Most of the published cut-off points for the HOMA-IR indexes are based on measures of dispersion. In the past, our group identified the cut-off value of 2.71 for insulin resistance evaluated by the HOMA1-IR in an admixture population (6). In this study, with an updated database and a larger sample, the value of 2.7 found was equivalent, reinforcing the concept that it is a useful reference for the Brazilian adult population. The cut-off value of 2.7 shows a hight similarity to early reports. Evaluating subjects apparently healthy, Buccini and Wolfthal (18) identified the cut-off value of 2.64 in Argentinians; Bonora and cols. (19) found the value of 2.77 in Italians and Yeni-Komshian and cols. (20) verified the value of 2.7 in North Americans. In contrast, Ascaso and cols. (21) found the cut-off value of 3.8 in Spanish population.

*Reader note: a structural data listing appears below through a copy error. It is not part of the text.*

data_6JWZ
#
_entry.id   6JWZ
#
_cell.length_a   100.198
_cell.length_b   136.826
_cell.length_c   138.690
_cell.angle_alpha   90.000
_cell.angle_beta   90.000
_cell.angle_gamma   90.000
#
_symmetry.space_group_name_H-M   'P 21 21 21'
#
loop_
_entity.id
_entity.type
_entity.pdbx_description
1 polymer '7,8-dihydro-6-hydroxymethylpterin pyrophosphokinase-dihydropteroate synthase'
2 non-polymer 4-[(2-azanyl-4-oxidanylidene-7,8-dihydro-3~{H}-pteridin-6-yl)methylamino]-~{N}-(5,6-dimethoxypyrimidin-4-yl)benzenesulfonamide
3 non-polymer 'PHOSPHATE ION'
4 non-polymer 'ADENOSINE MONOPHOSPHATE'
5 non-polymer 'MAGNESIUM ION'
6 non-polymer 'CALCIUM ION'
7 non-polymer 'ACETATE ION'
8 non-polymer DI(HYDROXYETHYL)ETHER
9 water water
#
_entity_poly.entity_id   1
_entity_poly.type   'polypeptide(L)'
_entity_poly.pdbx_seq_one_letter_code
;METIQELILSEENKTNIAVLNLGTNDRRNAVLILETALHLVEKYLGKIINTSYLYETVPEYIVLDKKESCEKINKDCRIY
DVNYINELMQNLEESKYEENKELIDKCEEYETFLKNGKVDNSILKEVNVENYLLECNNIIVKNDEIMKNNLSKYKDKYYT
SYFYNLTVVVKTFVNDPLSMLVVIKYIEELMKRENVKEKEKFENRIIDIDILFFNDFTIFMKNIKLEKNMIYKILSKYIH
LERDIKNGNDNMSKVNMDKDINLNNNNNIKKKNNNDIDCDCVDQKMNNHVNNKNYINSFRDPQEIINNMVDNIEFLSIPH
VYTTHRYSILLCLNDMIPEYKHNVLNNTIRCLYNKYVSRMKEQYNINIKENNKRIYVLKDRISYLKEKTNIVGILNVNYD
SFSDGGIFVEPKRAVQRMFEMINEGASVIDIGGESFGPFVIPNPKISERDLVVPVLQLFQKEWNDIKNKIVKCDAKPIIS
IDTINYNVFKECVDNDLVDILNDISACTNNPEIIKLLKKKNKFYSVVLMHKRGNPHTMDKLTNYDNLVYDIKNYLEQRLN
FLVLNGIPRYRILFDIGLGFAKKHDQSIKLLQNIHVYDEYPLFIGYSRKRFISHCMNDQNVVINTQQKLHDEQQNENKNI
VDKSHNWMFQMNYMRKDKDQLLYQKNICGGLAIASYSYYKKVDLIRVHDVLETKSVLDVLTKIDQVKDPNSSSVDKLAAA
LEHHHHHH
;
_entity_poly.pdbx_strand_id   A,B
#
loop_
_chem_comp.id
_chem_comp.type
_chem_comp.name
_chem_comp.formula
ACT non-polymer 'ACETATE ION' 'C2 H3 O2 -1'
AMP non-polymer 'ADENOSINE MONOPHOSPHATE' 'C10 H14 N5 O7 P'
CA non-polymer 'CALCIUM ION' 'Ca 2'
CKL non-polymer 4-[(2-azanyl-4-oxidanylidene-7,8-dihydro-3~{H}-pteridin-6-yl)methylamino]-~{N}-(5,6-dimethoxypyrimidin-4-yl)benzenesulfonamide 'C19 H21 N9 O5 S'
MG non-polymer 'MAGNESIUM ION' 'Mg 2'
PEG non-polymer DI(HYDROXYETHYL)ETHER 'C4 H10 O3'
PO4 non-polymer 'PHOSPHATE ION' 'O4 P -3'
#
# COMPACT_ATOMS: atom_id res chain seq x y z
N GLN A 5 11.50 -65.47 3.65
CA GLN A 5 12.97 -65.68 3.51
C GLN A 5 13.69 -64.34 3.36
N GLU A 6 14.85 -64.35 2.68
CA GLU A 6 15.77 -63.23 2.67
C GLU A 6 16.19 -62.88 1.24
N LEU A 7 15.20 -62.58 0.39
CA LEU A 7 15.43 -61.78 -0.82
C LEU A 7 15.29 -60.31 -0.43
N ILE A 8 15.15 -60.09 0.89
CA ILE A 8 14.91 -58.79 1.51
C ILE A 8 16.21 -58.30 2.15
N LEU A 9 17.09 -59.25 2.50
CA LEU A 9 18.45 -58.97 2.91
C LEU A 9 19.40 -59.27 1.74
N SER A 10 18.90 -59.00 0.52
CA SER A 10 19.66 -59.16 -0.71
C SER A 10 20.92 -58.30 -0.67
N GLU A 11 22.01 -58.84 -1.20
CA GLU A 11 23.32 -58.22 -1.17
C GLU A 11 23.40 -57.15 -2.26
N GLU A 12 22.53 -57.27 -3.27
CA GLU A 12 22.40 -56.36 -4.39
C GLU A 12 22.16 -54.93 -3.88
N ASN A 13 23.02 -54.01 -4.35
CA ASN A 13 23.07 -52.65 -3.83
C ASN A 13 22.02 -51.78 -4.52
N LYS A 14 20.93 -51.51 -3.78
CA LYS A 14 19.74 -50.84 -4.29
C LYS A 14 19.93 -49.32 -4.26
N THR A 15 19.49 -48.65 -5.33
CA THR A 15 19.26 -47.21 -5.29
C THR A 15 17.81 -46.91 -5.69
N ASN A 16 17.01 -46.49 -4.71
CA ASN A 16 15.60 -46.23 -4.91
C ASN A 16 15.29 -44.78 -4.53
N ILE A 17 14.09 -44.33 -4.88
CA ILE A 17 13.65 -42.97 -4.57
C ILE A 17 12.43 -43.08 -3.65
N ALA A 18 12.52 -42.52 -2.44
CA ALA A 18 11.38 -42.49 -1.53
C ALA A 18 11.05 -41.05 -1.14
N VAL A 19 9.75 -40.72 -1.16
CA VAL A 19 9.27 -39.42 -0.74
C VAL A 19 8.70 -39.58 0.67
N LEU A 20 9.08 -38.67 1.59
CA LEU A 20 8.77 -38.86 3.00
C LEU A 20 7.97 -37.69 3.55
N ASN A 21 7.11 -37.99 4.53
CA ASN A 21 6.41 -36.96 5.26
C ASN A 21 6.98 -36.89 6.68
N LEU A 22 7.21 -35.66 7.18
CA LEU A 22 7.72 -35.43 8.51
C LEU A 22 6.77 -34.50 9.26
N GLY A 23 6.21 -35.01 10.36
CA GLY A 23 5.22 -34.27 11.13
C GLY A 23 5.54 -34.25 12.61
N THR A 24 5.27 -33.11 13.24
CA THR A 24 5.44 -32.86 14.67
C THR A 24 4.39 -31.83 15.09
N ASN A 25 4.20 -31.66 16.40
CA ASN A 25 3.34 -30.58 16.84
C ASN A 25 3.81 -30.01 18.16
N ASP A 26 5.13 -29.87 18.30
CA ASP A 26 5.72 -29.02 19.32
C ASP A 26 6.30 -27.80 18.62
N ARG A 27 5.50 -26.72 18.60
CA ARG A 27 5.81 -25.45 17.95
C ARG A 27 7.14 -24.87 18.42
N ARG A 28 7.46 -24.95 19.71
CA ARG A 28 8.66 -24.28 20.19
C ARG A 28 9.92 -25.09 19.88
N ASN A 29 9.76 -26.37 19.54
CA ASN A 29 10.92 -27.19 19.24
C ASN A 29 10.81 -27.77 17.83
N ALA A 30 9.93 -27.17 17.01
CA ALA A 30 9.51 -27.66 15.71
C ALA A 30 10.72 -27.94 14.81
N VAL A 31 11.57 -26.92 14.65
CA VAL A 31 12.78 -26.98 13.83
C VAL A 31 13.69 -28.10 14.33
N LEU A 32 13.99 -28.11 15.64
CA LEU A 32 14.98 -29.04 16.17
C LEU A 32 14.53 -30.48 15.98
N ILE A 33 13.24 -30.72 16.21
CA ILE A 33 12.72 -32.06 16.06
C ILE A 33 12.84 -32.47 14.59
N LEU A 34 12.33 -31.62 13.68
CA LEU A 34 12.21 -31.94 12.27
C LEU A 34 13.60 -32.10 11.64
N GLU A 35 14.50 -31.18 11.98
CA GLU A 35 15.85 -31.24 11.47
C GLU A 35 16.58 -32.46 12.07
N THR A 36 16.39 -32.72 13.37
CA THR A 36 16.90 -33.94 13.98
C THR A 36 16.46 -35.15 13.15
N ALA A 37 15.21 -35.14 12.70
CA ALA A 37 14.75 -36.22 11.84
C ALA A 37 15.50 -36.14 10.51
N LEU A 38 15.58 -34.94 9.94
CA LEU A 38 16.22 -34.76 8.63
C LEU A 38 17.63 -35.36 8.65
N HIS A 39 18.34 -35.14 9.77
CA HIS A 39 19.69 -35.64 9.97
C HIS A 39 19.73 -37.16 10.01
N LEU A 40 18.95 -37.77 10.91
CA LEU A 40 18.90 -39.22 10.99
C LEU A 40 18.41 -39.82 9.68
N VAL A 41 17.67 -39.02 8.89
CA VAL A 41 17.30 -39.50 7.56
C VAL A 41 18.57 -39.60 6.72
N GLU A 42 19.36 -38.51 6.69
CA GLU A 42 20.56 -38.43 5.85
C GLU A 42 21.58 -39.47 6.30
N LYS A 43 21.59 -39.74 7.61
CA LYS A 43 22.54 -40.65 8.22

For MS, the optimal cut-off value of 2.3 identified in the present study was smaller than the value for insulin resistance, probably because the MS involves the diagnostic of multiple disorders simultaneously, not only the insulin resistance itself, but also main underlying pathophysiological condition, the central adiposity. In Korean non-diabetic adults Lee and cols. (22) identified a very similar value of 2.34. Recentely, the cut-off value of 2.5 was established for assessing MS in a cohort of Brazilian children (23).

Hence, for HOMA2-IR, there are no stabilished reference values for both, insulin resistance and MS, in the literature. We identified the cut-off value of 1.8 to detect insulin resistance, and of 1.4 for MS. The study of Buccini and Wolfthal (18) suggested the value of 1.67 to detect insulin resistance.